Top-Secret Thumbnails and a Story's Beginning

I have a confession to make. I hate preparing for an illustration. Ok, maybe hate is too strong a word, but it's not my favorite part. I just want to get to the cutting and pasting and painting because my first idea is always absolutely perfect. Except sometimes it's not. Sometimes my first idea is actually really bad. So I do thumbnails. If you're not in the art and design world, thumbnail might be a completely meaningless word to you. If that's the case I'll fill you in real quick. Thumbnails are tiny, fast drawings. They aren't supposed to look good, and in fact most people who look at them probably can't figure out what those squiggles are supposed to be. That's ok, because thumbnails are really just for the person drawing them. They help get ideas out of the imaginary realm where all perfect art resides. In this realm all art is perfect, and it's only when you try to translate that perfect painting onto paper that problems arise. So, thumbnails are a quick way to see those problems before you put hours and hours of work into an idea that turns out to be ugly, or wrong, or simply not quite right. 2015-3-23 DSC_0539a sm I don't usually show my thumbnails, because most of the time they are fast and tiny and only make sense to me. I keep them secret because sometimes they're just straight up ugly. But I'm showing them this time because I'm making a book, and I want to share the whole process with you. It's a children's book, and a grown-up's book, and an in-between book. It's a book for people who love stories. And I hope it will be the first of many. I want to create a collection of illustrated stories from around the world. I'm searching for stories that aren't famous, but are beautiful. I'm beginning with a story I first heard years ago from a fellow illustration student - the Inuit tale "Crow Brings the Daylight." I won't tell you the whole story now, but you can look it up or watch as it develops here. I'll be sharing posts of each illustration as I do them. And, of course, you can read the whole story in the finished book. Digital copies will be free, and all proceeds from physical copies will be going to a charity that supports reading and education. (More on that later.) I'm creating this book to share a story. And I guess I'm posting about thumbnails, even though I hate them, because they're part of a story too. They're part of the process, the journey to creating my first all-by-myself, not-in-school illustrated book. So please jump into the story and be a part of it. Share your thoughts and I'll share mine and we can watch the story grow together. These thumbnails are about to get a little bigger.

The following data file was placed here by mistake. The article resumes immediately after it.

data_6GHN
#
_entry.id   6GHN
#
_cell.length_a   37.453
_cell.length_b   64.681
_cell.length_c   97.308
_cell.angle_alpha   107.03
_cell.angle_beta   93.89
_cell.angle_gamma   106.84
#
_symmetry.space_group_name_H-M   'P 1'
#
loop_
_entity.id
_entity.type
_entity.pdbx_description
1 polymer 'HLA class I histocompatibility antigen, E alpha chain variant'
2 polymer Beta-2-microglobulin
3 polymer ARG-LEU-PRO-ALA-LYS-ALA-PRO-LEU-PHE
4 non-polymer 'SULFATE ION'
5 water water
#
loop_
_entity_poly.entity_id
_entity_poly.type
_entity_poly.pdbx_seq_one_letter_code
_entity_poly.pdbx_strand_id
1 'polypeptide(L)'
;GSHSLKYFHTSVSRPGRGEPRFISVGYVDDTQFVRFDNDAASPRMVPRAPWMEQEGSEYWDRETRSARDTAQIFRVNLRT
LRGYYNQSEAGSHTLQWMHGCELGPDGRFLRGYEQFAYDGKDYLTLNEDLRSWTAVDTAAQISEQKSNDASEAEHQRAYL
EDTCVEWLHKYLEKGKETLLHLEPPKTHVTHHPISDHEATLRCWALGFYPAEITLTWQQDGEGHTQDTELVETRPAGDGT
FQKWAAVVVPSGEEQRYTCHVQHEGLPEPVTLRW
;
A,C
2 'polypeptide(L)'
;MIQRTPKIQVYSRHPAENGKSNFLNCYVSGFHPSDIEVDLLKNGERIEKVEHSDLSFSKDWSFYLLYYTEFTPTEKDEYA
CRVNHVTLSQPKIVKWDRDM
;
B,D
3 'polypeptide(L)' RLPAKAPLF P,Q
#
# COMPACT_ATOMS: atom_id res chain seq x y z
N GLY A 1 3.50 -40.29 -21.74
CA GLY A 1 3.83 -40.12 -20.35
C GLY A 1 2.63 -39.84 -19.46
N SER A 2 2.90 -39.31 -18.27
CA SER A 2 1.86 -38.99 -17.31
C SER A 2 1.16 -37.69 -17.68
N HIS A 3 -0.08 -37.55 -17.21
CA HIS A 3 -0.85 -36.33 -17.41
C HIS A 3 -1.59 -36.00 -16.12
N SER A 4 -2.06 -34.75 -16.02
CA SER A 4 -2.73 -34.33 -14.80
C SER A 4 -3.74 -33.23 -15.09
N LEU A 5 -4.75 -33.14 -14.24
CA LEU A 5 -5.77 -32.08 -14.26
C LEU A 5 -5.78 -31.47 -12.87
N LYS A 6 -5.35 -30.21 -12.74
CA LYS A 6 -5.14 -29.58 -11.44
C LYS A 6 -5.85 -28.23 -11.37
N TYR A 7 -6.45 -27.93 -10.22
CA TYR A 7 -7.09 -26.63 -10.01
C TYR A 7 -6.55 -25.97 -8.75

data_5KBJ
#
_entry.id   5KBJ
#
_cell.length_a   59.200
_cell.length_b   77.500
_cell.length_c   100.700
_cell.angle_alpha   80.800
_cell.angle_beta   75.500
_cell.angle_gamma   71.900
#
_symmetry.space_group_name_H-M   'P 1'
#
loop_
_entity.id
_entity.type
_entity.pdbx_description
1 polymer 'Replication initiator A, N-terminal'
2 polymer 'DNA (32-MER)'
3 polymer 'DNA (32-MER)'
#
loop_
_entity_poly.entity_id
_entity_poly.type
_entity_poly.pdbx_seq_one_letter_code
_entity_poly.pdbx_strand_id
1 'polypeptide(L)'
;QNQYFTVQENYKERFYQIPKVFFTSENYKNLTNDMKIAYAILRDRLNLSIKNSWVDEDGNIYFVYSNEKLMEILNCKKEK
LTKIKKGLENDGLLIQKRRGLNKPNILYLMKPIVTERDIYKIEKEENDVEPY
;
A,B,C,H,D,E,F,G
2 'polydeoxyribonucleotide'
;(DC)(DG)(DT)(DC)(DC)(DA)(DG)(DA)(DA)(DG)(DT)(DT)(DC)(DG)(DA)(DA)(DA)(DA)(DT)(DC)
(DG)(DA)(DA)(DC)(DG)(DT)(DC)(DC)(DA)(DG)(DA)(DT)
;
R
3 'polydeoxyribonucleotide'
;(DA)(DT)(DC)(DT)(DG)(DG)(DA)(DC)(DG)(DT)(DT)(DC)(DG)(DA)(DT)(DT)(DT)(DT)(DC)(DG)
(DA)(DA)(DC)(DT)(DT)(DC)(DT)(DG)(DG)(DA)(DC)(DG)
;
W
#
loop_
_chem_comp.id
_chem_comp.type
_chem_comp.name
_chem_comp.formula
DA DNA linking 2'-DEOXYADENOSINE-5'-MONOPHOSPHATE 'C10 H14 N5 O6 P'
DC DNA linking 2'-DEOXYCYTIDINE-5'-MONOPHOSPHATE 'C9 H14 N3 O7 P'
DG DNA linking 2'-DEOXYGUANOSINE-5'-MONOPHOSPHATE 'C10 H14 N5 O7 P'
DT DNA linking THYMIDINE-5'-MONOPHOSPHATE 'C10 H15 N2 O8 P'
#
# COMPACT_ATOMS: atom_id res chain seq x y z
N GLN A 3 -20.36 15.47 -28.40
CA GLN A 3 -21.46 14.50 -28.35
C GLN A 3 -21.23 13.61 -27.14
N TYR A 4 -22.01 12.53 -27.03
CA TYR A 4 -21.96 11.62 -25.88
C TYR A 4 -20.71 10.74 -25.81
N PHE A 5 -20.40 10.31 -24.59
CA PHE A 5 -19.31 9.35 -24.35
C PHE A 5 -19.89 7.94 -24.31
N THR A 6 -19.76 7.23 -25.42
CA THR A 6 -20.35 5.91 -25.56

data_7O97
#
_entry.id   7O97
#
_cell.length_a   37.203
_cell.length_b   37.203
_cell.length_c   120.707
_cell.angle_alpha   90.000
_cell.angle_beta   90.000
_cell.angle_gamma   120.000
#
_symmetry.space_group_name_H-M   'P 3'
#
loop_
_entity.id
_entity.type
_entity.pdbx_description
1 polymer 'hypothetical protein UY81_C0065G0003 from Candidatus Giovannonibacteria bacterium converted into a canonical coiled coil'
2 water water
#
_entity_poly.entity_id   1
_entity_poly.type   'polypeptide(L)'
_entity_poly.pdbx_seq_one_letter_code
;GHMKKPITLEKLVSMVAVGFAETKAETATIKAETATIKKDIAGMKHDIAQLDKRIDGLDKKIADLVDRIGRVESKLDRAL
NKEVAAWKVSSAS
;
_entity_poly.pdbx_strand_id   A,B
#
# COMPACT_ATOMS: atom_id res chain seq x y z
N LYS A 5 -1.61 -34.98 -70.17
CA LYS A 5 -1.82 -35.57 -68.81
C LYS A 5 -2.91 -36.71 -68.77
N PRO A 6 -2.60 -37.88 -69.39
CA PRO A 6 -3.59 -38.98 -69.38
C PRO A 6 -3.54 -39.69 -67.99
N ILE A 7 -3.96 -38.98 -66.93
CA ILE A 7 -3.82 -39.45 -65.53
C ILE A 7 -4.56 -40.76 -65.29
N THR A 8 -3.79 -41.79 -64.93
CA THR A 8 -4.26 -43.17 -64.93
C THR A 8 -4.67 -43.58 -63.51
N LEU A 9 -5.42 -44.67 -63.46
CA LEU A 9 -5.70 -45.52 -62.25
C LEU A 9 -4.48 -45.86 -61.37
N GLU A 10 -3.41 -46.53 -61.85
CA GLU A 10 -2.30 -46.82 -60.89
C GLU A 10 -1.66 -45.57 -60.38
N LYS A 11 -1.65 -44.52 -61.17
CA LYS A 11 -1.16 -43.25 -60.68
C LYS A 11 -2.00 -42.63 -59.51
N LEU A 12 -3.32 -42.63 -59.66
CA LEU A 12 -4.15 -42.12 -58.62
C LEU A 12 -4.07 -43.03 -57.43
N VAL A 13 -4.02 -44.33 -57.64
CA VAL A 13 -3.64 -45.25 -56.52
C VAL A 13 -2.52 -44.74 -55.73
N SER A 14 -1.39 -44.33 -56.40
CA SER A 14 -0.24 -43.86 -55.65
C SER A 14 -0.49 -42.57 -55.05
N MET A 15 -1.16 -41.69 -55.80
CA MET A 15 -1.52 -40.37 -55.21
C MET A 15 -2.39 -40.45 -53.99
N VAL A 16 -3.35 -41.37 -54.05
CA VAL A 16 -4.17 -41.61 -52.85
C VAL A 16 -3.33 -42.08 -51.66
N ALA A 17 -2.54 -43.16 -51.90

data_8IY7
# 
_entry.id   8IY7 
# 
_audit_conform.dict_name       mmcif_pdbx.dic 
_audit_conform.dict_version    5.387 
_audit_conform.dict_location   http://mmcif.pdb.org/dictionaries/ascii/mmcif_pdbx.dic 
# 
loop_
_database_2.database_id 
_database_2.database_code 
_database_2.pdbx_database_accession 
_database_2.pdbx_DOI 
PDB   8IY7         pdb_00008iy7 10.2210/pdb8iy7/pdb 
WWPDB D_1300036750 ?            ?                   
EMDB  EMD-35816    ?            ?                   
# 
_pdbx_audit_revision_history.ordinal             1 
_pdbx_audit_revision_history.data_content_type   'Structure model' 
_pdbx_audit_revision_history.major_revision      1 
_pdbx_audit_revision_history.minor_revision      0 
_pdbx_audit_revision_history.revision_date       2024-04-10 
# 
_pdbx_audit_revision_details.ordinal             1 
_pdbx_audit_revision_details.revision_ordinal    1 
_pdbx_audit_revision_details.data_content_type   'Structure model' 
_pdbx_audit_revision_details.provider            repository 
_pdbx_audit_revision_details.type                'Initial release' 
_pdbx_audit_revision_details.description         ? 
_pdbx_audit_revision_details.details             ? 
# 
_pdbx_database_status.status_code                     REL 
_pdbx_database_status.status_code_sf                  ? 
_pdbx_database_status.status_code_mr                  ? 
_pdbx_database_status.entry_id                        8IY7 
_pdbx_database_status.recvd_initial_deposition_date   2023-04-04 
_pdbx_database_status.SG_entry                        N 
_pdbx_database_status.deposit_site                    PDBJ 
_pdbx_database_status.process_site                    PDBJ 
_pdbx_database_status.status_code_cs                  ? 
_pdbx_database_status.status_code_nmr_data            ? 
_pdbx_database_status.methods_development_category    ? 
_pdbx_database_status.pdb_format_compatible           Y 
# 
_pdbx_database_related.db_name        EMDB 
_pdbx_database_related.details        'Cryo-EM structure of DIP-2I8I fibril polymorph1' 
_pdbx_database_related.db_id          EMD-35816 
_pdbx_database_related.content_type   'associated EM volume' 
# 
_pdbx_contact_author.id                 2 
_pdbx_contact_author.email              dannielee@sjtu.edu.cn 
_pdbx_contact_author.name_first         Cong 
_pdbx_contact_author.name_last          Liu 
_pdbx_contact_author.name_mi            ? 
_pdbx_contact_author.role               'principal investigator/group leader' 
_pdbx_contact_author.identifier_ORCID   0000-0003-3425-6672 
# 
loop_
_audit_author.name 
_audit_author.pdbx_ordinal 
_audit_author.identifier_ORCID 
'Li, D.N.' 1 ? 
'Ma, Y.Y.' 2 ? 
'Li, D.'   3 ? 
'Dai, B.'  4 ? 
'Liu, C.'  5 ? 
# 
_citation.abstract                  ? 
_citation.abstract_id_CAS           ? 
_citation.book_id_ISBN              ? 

• The Dangers of Darkness | Ruth Meharg

    […] my upcoming children’s book, Crow Brings The Daylight. See the very beginning of the story here and check back to follow along as the paintings […]

  • The Evolution of an Illustration – Crow Traverses the World | Ruth Meharg

    […] painting! Unfortunately only half of that sentence is true. I haven’t finished my thumbnails (thumbnail post here), but I am ready to begin painting. And since I don’t have anyone to tell me not to, […]

  • Ruth

    Thank you Rhonda! Any tale in particular that stands out to you? I’m rolling a couple of Japanese tales around in my head for the next one, but I really haven’t chosen anything yet. Always on the look out for something new!

  • Rhonda Bulmer

    Sounds exciting! Aboriginal tales are popular around here. Good luck, Ruth. It’s amazing that you’ve grown up into such a great artist. The last time I saw you was at the Smith Manor with your mom so many years ago.

  • Crow Whispers A Secret | Ruth Meharg

    […] book. A composition very similar to this was among my very first sketches, back when this project began. The angle and the closeness are so odd that I wasn’t sure the idea would work as an […]

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